Good news, everyone! After more than a month out of the public eye, Kim Jong-Un is back and better than ever. Or maybe just back. It's hard to tell.
That's because there's precious little information that ever comes out of North Korea. But the country's official news agency let the world know that Kim visited a housing complex on Monday to provide his trademark "field guidance," his first public appearance since Sept. 3.
But if you were one of the many people on Kim Watch over the past month, digesting the rumors that circulated on social media — Does Kim have gout? Diabetes? A mental illness? Cheese addiction? Was there a coup? Is he dead?! — or maybe even scouring the web for clues, David Straub says you probably wasted your time.
In fact, says Straub, the associate director of the Korea Program at Stanford University, signs show that nothing was different in the Hermit Kingdom during Kim's absence. Both South Korean and American officials say things continued as normal.
One of Straub's own colleagues recently came back from a visit to North Korea, and "reported that after a week or so there, that it's absolutely the same as it has been in previous visits," he says — no unusual military movement, nothing.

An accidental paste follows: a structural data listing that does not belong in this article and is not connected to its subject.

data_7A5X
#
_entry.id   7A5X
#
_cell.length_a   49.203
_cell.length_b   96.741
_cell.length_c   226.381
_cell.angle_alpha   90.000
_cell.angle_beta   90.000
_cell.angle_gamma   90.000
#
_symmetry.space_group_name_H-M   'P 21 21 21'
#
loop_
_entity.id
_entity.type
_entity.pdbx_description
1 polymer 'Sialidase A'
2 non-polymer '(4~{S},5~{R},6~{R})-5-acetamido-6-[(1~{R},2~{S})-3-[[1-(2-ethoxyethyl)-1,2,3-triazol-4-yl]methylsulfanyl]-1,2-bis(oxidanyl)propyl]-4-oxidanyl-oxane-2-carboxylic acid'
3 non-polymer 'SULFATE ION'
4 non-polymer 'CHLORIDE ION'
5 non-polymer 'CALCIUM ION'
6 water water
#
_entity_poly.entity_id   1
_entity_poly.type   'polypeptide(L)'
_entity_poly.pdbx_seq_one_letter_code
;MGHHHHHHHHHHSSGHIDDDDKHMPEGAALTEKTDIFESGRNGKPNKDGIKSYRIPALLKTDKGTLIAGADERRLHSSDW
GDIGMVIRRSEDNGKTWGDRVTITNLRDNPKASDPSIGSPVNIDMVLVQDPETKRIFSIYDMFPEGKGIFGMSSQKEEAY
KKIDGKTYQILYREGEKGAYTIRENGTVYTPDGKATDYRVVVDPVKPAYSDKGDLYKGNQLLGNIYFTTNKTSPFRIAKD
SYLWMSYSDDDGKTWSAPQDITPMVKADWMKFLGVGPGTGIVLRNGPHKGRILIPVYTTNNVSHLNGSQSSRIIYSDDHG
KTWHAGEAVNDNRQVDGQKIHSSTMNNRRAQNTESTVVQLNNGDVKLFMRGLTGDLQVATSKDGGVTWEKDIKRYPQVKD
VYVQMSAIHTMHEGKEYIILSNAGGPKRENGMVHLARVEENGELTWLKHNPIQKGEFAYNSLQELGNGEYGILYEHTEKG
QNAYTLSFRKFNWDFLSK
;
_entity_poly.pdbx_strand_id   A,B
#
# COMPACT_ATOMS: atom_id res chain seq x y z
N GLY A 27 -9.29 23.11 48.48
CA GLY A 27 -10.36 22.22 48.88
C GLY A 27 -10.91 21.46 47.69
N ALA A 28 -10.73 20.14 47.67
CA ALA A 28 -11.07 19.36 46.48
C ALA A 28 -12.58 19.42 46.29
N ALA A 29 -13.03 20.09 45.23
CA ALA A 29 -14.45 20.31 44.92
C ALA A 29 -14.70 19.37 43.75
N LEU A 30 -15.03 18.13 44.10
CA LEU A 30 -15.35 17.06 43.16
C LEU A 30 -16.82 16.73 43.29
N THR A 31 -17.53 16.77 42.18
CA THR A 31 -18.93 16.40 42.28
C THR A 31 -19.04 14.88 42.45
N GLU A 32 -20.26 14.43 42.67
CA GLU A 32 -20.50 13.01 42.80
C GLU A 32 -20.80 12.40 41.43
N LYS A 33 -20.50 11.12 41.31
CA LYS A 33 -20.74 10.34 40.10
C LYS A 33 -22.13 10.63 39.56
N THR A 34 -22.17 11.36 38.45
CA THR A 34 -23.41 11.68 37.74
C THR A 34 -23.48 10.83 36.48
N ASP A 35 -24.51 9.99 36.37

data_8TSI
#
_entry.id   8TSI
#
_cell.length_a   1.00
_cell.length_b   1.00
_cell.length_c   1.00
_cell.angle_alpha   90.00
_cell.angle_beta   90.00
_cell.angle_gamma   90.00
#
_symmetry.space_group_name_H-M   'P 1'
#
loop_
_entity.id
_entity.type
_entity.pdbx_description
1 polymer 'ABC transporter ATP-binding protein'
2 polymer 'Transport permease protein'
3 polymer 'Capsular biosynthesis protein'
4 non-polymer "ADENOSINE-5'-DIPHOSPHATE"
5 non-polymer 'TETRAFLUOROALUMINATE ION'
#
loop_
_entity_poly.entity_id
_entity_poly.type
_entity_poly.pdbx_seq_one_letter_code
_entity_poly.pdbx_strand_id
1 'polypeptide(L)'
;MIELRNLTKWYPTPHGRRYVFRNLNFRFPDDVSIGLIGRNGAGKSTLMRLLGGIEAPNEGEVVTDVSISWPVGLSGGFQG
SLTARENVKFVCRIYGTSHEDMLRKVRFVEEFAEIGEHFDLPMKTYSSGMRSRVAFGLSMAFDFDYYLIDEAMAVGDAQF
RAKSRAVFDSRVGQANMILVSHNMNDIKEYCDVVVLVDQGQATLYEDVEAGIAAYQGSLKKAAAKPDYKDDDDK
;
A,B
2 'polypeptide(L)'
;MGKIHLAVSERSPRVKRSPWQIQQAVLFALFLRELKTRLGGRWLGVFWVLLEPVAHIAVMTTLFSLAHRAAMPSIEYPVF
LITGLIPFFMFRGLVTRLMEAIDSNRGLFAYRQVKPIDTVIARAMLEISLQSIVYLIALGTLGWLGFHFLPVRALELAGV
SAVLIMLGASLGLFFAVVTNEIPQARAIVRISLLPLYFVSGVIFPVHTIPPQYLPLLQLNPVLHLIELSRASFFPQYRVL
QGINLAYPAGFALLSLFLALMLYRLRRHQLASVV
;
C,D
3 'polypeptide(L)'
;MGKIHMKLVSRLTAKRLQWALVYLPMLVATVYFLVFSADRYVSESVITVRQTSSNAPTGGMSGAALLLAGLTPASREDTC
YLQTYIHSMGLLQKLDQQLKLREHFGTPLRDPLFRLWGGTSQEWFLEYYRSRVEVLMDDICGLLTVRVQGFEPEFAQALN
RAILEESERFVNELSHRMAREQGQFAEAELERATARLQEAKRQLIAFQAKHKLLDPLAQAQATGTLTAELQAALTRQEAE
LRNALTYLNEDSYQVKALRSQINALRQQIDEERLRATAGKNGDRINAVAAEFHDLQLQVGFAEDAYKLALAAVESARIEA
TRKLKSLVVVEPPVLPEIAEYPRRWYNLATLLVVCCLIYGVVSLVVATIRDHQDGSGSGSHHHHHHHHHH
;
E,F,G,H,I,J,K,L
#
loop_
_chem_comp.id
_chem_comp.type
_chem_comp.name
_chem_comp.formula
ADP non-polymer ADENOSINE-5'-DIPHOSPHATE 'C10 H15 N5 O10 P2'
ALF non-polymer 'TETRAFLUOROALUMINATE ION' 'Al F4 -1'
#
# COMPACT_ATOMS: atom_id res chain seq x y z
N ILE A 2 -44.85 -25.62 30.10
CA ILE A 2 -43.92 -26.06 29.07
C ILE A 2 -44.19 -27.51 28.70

The colleague said North Korean media reported that Kim Jong-Un was "doing his government work." And unlike the rest of the world, where Kim speculation got plenty of media traction, Straub says it's likely that most North Koreans didn't even hear of the rumors surrounding their leader.
North Korean state media did say the 31-year-old leader was in "some discomfort" due to an injury he sustained during a military inspection, but that was all.
Straub points out the prolonged absence isn't actually that unusual. "Kim Jong-Un himself has been absent in the past for as long as 24 days," he says. "His father, Kim Jong-Il, and his grandfather were absent for many occasions far longer than that."
But Straub admits there's no such thing as being too cautious. After all, "In  Kim Jong-Il was absent for many months because he had a stroke," he says. That's why the US government was paying close attention during Kim's radio silence: "Just in case."
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